Why do programs benefit from developing monitoring and evaluation frameworks?

This guest blog is by Anne Markiewicz, Director of Anne Markiewicz and Associates, a consultancy that specialises in developing Monitoring and Evaluation Frameworks.

Anne is the co-author, with Ian Patrick, of the text book ‘Developing Monitoring and Evaluation Frameworks’ (Sage 2016). She has extensive experience in the design and implementation of monitoring and evaluation frameworks for a wide range of different initiatives, building the capacity of organisations to plan for monitoring and evaluation.

The benefit of being intentional about program delivery and its contribution to intended outcomes

Programs that invest in routine monitoring and periodic evaluation have a better chance of being effective and delivering intended outcomes that will potentially improve the circumstances for which that program was developed. This is a sound investment for programs attempting to address long-standing and perplexing social issues.

Developing a monitoring and evaluation framework provides an essential first step in ensuring that a program is consciously and consistently monitored and evaluated over its lifespan. Monitoring and evaluation frameworks embody the up-front thinking and planning that is required to determine exactly what will be monitored on an on-going basis and what will be evaluated from time-to-time, how often these activities will take place, and who will be responsible for what functions. The monitoring and evaluation framework also indicates how the information will be collected, analysed and reported and used to guide program focus, priority-setting and future directions.

The value of supporting learning for program improvement

Monitoring and evaluation frameworks are most useful when they serve a variety of functions and are not developed solely for the purpose of accountability to funders. They should support a process of regular program-focused reflection and learning as to what has worked and what has not, for whom and under what circumstances, leading to program improvement over time. The operation of a monitoring and evaluation framework should also generate knowledge about good practices that can be disseminated and shared. The Department of Finance Resource Management Guide No.131 ‘Developing Good Performance Information’ (PDF) (May 2020) affirms the principle that there are multiple purposes involved in collecting good performance information and that there is benefit in telling a cohesive performance story.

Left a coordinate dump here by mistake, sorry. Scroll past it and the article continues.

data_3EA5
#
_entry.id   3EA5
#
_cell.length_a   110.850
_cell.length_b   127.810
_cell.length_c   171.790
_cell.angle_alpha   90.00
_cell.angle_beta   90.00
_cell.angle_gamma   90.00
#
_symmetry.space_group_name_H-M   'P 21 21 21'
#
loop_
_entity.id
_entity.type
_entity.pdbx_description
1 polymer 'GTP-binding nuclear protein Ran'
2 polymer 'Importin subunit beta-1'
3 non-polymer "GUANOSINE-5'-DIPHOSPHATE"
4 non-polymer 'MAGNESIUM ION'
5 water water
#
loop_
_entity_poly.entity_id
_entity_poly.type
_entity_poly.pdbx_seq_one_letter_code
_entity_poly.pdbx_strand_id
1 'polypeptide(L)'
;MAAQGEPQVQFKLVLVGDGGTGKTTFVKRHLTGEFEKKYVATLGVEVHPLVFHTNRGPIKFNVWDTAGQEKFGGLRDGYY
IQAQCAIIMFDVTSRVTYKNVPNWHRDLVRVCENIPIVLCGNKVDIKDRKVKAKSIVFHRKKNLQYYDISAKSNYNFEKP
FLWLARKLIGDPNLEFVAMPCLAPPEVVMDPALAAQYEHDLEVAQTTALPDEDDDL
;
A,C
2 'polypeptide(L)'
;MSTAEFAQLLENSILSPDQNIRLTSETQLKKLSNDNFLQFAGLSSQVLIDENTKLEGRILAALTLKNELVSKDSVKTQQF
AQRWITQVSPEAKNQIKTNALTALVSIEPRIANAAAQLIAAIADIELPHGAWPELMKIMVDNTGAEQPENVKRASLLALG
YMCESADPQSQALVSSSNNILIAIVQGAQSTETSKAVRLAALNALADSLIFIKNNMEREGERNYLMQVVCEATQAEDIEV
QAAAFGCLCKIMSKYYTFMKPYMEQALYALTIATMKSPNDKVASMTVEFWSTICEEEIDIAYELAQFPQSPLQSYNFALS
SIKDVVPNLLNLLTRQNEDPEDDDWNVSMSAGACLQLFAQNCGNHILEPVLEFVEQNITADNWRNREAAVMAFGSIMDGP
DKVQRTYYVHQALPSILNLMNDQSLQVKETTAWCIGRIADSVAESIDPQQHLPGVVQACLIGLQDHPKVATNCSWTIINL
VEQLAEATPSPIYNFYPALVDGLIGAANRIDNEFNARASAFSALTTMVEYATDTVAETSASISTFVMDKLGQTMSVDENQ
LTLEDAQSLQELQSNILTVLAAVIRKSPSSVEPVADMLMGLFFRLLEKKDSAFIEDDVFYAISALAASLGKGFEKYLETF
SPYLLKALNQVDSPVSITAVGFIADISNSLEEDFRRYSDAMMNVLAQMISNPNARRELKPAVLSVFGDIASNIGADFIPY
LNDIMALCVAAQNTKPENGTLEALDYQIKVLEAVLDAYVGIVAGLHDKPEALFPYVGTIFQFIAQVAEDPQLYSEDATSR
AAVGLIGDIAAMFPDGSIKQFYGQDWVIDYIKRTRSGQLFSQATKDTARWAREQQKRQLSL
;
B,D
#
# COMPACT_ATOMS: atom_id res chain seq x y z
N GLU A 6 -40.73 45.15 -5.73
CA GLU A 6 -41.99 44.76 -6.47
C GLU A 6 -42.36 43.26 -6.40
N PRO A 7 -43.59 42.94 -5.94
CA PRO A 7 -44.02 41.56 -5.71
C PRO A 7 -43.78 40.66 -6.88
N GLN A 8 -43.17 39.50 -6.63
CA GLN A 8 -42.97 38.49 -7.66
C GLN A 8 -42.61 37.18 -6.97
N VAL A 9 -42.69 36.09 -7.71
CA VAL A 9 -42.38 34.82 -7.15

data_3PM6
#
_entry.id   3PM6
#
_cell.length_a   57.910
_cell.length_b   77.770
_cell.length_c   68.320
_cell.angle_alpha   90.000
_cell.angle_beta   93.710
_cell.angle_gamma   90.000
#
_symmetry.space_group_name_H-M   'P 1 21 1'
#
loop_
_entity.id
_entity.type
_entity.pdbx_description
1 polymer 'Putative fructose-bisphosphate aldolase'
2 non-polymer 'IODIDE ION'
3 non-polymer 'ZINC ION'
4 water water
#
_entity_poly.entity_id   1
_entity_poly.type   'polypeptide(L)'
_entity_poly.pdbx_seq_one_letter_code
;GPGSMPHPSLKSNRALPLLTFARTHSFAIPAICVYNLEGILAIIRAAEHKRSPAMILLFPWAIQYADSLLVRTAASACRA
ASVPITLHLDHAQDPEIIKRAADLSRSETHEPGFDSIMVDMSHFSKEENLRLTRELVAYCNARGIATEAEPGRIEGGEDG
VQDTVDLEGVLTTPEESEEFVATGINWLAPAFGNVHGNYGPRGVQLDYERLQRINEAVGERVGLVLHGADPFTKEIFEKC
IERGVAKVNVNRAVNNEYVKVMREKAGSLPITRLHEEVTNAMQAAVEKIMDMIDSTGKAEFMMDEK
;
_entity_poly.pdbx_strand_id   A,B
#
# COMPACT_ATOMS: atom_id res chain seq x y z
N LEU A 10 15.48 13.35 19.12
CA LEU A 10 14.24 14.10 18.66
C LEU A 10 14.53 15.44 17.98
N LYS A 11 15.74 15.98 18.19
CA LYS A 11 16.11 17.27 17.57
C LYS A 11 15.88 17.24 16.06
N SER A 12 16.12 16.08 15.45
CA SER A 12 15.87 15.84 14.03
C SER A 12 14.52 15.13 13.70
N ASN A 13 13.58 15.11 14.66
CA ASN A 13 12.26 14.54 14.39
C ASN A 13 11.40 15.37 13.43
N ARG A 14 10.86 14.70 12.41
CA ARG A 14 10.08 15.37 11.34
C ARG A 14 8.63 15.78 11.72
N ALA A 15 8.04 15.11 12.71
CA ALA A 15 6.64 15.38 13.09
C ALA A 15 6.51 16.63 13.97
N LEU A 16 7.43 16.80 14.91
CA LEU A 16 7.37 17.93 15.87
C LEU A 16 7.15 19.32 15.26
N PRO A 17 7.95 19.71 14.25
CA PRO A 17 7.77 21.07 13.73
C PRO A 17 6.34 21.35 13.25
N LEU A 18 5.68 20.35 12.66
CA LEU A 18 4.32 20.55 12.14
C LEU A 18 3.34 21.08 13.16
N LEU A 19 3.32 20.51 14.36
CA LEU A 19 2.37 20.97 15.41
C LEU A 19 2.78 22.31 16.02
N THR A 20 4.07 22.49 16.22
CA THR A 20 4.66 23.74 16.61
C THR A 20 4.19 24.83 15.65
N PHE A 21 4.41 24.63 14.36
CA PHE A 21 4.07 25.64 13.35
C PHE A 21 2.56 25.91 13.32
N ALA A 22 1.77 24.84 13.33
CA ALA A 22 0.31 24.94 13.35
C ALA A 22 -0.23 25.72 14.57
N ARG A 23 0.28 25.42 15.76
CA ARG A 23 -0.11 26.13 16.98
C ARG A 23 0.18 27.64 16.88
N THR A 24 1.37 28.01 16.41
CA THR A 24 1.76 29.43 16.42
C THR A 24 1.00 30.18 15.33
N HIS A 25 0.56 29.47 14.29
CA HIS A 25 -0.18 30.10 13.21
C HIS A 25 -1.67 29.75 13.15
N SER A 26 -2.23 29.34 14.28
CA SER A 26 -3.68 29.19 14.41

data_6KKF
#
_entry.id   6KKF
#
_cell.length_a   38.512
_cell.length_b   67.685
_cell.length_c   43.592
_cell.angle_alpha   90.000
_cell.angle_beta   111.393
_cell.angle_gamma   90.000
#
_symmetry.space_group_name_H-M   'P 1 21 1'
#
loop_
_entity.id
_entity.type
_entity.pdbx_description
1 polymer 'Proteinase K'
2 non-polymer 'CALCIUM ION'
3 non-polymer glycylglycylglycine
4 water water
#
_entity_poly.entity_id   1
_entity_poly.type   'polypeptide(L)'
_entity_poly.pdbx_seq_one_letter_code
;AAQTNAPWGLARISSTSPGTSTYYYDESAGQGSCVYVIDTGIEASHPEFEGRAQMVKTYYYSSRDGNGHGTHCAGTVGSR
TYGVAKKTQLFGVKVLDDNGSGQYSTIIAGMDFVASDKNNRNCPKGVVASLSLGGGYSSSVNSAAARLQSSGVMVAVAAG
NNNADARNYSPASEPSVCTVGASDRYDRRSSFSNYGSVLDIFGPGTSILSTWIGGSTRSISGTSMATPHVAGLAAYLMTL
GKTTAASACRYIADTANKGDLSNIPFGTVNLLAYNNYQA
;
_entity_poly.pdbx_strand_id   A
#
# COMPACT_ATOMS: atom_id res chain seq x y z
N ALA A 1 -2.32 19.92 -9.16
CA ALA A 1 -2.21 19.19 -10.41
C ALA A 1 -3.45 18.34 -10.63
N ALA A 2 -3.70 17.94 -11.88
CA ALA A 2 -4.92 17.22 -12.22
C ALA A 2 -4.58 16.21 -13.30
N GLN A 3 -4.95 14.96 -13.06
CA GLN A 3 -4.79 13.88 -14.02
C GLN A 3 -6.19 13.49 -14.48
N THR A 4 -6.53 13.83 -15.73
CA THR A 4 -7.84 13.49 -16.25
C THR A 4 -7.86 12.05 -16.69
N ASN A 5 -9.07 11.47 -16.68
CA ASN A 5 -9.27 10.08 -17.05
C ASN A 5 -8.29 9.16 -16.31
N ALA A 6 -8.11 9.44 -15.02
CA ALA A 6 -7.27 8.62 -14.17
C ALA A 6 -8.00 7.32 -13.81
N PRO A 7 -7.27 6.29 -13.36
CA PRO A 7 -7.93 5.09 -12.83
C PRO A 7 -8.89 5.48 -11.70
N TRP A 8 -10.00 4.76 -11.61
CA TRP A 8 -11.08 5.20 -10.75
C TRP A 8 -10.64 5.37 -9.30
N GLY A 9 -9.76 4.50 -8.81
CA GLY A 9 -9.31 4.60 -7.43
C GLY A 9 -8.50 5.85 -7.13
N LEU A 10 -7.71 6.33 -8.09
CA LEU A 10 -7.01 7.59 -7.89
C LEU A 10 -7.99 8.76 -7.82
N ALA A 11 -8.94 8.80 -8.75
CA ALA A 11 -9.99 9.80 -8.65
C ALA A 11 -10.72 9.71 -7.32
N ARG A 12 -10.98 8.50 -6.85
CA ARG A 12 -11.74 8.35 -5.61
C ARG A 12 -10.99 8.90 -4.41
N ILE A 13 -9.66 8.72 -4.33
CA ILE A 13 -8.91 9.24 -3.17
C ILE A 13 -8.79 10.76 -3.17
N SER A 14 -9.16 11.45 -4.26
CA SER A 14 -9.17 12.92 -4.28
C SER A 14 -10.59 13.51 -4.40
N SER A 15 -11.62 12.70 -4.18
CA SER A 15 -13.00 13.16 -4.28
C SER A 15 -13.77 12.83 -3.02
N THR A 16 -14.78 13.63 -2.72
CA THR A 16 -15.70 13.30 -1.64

The Place of Program Theory, Program Logic, Evaluation Questions and Indicators in the Identification of Purposeful Data Collection Processes

A theory-based and evaluation-led monitoring and evaluation framework will map out the program theory and program logic and use these conceptual models to guide the development of a set of evaluation questions and performance indicators. The evaluation questions and performance indicators are then used to determine the range of data that needs to be collected in order to answer the evaluation questions and address the agreed indicators. In a step-by-step and sequential process, a monitoring and evaluation framework will thus use the mapping of the intended causal connections between a program’s efforts and the intended results to outline the areas of investigation to be undertaken. It will then develop a monitoring plan to outline what will be monitored over the life of the program, and an evaluation plan to outline what will be evaluated, and when. A data collection, management and analysis plan and a reporting and communication strategy follow-on. 

The aim is to strive for proportionality in the size and scope of the monitoring and evaluation framework in relation to the resources, scale and funding of the program. Logically, the larger and more complex and far-reaching the program, the more ambitious is the scope of the Monitoring and Evaluation Framework.

This approach to developing Monitoring and Evaluation Frameworks has been shown to be suitable and effective in application with a variety of programs operating in a range of different contexts. 


This book, written by Anne Markiewicz and Ian Patrick, offers a step-by-step guide to developing a monitoring and evaluation framework. The book draws on theory and practice to provide clear and practical advice in a participatory, logical, systematic, and integrated way. It is complemented by the downloadable monitoring and evaluation framework template.